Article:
Roughly 65 million American seniors received a jolt to their pocketbooks on Thursday—they will not receive a cost of living adjustment to their 2016 monthly benefits from Social Security. That marks only the third time since 1975 that retirees will be denied a slight uptick in their benefits to help pay their rent or mortgage, buy groceries and cover some of their out of pocket medical costs.
The government justified the freeze by citing the low inflation rate – especially low gas prices. The index the Social Security Administration uses to measure a so-called “basket” of selected consumer goods barely moved up between the third quarter of 2014 and the third quarter of this year, eliminating any economic justification for boosting the monthly benefit. “Under existing law, there can be no COLA in 2016," the agency said in statement.
That is small solace to millions of seniors who find it difficult to make ends meet on $1,341 a month for a retired worker or $2,680 for a widowed mother with two children. "It is unacceptable that millions of senior citizens and disabled veterans will not be receiving a cost-of-living adjustment to keep up with their rising living expenses,” said Democratic candidate for President Sen. Bernie Sanders of Vermont who is promoting a plan to expand Social Security benefits. "At a time when senior poverty is going up and more than two-thirds of the elderly population relies on Social Security for more than half of their income, our job must be to expand, not cut, Social Security."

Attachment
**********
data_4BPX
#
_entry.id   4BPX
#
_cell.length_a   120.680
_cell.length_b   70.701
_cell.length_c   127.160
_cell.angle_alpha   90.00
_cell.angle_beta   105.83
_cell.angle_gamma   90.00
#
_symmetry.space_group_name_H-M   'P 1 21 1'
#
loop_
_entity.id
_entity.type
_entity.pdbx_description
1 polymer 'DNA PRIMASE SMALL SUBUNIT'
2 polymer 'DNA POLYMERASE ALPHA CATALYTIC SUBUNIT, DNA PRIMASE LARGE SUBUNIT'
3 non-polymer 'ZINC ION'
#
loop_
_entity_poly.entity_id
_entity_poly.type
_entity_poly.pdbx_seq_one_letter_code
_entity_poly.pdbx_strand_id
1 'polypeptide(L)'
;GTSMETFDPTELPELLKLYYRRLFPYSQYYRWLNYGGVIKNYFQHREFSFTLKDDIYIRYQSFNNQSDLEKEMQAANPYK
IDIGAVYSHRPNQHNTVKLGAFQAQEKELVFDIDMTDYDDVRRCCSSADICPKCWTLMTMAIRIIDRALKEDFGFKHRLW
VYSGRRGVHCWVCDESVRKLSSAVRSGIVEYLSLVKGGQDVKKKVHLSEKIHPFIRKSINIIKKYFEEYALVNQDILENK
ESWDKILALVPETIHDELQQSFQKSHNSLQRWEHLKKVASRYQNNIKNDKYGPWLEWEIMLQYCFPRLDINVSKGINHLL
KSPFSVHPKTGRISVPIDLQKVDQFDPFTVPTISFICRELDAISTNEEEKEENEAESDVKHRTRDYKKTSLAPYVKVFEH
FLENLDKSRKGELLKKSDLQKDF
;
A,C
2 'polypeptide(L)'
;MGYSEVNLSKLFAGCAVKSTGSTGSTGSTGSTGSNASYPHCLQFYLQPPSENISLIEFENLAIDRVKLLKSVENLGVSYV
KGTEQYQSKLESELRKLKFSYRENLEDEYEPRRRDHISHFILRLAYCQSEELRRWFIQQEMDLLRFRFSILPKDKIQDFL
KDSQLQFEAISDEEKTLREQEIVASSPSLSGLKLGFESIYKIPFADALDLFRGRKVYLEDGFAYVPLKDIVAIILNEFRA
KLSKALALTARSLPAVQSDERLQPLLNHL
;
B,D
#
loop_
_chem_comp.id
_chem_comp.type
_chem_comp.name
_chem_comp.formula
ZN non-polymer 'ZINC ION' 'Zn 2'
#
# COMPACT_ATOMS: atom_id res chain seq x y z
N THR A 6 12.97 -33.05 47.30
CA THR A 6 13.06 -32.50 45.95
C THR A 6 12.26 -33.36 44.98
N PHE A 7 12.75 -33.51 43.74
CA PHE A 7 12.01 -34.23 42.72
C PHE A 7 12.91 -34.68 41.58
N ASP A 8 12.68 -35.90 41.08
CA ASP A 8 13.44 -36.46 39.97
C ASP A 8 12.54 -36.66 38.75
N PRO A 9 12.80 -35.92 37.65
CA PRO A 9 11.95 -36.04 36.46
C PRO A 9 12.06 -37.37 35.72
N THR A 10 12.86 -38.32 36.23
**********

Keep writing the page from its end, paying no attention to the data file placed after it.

The decision will force many who live in areas where housing and food prices don’t match the government’s price basket of commodities to pinch their pennies even more. But for tens of millions of mostly higher income Americans, the decision will trigger a 50 percent increase in their Medicare Part B premiums next year unless Congress and the Obama Administration step in at the last minute to block it.
The likely stiff premium increase, which was reported last August by The Fiscal Times, is prompted by a quirk in the law that penalizes wealthier beneficiaries and others any time the Social Security Administration fails to approve an annual cost of living adjustment. Medicare Part B and the Social Security trust fund are interconnected, and most seniors on Medicare have their monthly premiums for doctor and hospital care automatically deducted from their Social Security checks.
Because the federal law “holds harmless” about 70 percent of Medicare recipients from premium increases to cover unexpected rising healthcare costs, the remaining 30 percent of Medicare Part B beneficiaries suffer the consequences by paying higher premiums.
Unless Congress intervenes, about 15 million seniors, first-time beneficiaries or those with serious chronic illnesses who claim both Medicare and Medicaid coverage will see their premiums jump from $104.90 per month to $159.30 for individuals, according to an analysis by the Center for Retirement Research at Boston College. High-income couples would have to pay multiples of that increase.
The last time retirees were denied a cost of living adjustment was in 2011. Max Richtman, president of the National Committee to Preserve Social Security and Medicare, said that the combination of no COLA and the skyrocketing Medicare Part B premium would make it a particularly tough year for seniors in 2016.
Advocacy groups like AARP and Richtman’s organization have long criticized the Labor Department Consumer Price Index used to calculate inflation, arguing that alternative experimental measures such as CPI-E provide a more accurate and nuanced picture.
“If accurate inflation protection for seniors is truly our goal, Congress needs to adopt a fully developed CPI for the elderly,” Richtman said in a statement. “Until then, we urge Congress to act quickly to mitigate the devastating Medicare hikes headed for millions of Americans who can’t afford them.”